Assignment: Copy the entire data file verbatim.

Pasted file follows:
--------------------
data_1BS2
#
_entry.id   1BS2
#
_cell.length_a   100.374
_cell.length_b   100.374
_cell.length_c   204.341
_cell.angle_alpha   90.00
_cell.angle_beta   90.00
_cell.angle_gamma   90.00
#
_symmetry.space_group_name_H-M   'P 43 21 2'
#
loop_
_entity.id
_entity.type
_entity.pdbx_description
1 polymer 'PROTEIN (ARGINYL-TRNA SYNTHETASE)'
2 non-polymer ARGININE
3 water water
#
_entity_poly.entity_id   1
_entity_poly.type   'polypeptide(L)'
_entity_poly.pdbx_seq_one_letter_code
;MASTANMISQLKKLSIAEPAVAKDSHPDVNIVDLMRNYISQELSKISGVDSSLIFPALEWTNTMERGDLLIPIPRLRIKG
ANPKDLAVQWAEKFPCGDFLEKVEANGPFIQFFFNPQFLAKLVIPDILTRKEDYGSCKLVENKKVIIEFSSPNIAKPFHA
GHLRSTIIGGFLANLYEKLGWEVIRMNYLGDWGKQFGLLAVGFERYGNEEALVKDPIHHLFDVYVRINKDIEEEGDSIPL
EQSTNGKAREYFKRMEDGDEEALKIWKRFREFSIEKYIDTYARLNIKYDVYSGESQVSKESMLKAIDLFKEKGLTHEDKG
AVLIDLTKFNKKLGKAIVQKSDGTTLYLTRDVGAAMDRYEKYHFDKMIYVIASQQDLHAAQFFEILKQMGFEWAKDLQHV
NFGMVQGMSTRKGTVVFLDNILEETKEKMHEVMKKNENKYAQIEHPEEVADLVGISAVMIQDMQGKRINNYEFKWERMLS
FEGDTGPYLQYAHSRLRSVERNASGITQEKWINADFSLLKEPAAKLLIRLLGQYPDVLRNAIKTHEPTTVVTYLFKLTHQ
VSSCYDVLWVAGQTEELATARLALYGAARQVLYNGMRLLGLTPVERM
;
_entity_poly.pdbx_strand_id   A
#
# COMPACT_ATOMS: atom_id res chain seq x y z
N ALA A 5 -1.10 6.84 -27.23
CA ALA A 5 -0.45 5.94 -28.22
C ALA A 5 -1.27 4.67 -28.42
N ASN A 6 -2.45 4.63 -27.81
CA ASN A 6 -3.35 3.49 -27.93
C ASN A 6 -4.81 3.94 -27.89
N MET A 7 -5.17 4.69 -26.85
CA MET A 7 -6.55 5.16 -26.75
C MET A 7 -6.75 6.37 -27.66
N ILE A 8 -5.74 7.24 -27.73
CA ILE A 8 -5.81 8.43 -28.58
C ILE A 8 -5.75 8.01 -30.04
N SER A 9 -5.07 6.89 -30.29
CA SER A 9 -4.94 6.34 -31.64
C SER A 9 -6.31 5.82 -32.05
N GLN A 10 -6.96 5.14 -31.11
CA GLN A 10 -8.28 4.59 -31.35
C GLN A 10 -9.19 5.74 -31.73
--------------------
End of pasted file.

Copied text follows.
data_1BS2
#
_entry.id   1BS2
#
_cell.length_a   100.374
_cell.length_b   100.374
_cell.length_c   204.341
_cell.angle_alpha   90.00
_cell.angle_beta   90.00
_cell.angle_gamma   90.00
#
_symmetry.space_group_name_H-M   'P 43 21 2'
#
loop_
_entity.id
_entity.type
_entity.pdbx_description
1 polymer 'PROTEIN (ARGINYL-TRNA SYNTHETASE)'
2 non-polymer ARGININE
3 water water
#
_entity_poly.entity_id   1
_entity_poly.type   'polypeptide(L)'
_entity_poly.pdbx_seq_one_letter_code
;MASTANMISQLKKLSIAEPAVAKDSHPDVNIVDLMRNYISQELSKISGVDSSLIFPALEWTNTMERGDLLIPIPRLRIKG
ANPKDLAVQWAEKFPCGDFLEKVEANGPFIQFFFNPQFLAKLVIPDILTRKEDYGSCKLVENKKVIIEFSSPNIAKPFHA
GHLRSTIIGGFLANLYEKLGWEVIRMNYLGDWGKQFGLLAVGFERYGNEEALVKDPIHHLFDVYVRINKDIEEEGDSIPL
EQSTNGKAREYFKRMEDGDEEALKIWKRFREFSIEKYIDTYARLNIKYDVYSGESQVSKESMLKAIDLFKEKGLTHEDKG
AVLIDLTKFNKKLGKAIVQKSDGTTLYLTRDVGAAMDRYEKYHFDKMIYVIASQQDLHAAQFFEILKQMGFEWAKDLQHV
NFGMVQGMSTRKGTVVFLDNILEETKEKMHEVMKKNENKYAQIEHPEEVADLVGISAVMIQDMQGKRINNYEFKWERMLS
FEGDTGPYLQYAHSRLRSVERNASGITQEKWINADFSLLKEPAAKLLIRLLGQYPDVLRNAIKTHEPTTVVTYLFKLTHQ
VSSCYDVLWVAGQTEELATARLALYGAARQVLYNGMRLLGLTPVERM
;
_entity_poly.pdbx_strand_id   A
#
# COMPACT_ATOMS: atom_id res chain seq x y z
N ALA A 5 -1.10 6.84 -27.23
CA ALA A 5 -0.45 5.94 -28.22
C ALA A 5 -1.27 4.67 -28.42
N ASN A 6 -2.45 4.63 -27.81
CA ASN A 6 -3.35 3.49 -27.93
C ASN A 6 -4.81 3.94 -27.89
N MET A 7 -5.17 4.69 -26.85
CA MET A 7 -6.55 5.16 -26.75
C MET A 7 -6.75 6.37 -27.66
N ILE A 8 -5.74 7.24 -27.73
CA ILE A 8 -5.81 8.43 -28.58
C ILE A 8 -5.75 8.01 -30.04
N SER A 9 -5.07 6.89 -30.29
CA SER A 9 -4.94 6.34 -31.64
C SER A 9 -6.31 5.82 -32.05
N GLN A 10 -6.96 5.14 -31.11
CA GLN A 10 -8.28 4.59 -31.35
C GLN A 10 -9.19 5.74 -31.73